Ah, technology. Our web site has been down for two weeks out of the last eight, because our ISP has made multiple detags of our address… whatever that means. If you’ve had problems with the site, it’s worth trying one of our satellites: www.a2bmagazine.care4free.net or www.electricbikes.care4free.net These alternatives are even less reliable, and tend to lag behind the real thing and lack a few graphics, but they’re better than nothing.
Back with good old-fashioned paper, you may have noticed an advertising leaflet in this issue, for both A to B and Velovision. The two magazines are complementary in many ways – we’re both minuscule in printing terms, but Velovision is bigger, glossier and more enthusiast-based, while A to B is a smaller and, er, more economical version of the same thing. In this rare (possibly unique) example of co-operation, we’ve decided to share publicity costs.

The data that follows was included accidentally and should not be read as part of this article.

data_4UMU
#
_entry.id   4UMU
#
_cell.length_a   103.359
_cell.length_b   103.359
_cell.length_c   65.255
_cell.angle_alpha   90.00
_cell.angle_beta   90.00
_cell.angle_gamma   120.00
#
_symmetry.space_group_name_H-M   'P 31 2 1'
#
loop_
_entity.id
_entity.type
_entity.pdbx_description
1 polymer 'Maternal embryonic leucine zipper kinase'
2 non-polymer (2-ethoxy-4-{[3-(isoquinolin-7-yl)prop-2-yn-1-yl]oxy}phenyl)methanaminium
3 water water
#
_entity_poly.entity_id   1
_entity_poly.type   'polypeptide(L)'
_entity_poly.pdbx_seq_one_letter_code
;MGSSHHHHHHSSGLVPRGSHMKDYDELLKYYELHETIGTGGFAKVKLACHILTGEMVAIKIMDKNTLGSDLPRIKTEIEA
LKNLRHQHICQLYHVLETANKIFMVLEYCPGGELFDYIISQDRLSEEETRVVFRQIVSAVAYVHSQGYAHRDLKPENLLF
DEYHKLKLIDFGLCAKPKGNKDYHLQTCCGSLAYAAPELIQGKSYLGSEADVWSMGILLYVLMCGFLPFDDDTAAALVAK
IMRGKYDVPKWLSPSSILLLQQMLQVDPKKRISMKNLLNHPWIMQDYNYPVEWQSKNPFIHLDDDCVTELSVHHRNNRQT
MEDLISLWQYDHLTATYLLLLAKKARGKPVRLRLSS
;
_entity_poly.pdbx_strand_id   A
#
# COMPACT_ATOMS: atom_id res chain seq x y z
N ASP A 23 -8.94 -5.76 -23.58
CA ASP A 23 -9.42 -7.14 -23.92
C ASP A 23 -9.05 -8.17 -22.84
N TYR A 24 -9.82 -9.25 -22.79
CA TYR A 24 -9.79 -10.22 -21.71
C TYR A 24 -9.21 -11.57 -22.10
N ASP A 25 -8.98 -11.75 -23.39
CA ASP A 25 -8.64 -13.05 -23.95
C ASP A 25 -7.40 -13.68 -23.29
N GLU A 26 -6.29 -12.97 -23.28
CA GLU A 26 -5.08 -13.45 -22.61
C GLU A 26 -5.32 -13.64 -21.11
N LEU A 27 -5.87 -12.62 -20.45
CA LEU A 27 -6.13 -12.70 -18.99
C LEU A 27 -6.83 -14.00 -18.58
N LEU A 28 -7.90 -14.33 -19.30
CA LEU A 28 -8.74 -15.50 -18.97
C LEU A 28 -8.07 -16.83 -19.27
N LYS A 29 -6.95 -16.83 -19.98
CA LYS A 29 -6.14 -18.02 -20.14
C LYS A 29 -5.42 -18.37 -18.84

Please pass the leaflet on to a deserving type. Better still, if you can display leaflets at work, please get in touch and we’ll ship you a pack with a display stand.
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If you’re lucky enough to own any of the later Folder magazines or early A to Bs, we hope you’ll agree that they really were rather good. In those far-off days – before the two-monthly A to B cycle became a bit of a production line – we spent a lot more time over the writing and artwork.The photos were scratchy black and white, and – pre-internet of course – the audience was small, but the results could be quite entertaining.To mark our fast approaching 100th edition we’re dragging some of these classics out of the archives and remastering them… where possible in glorious technicolour. Do send in your requests… we have most of the original photos, so pretty well anything is possible.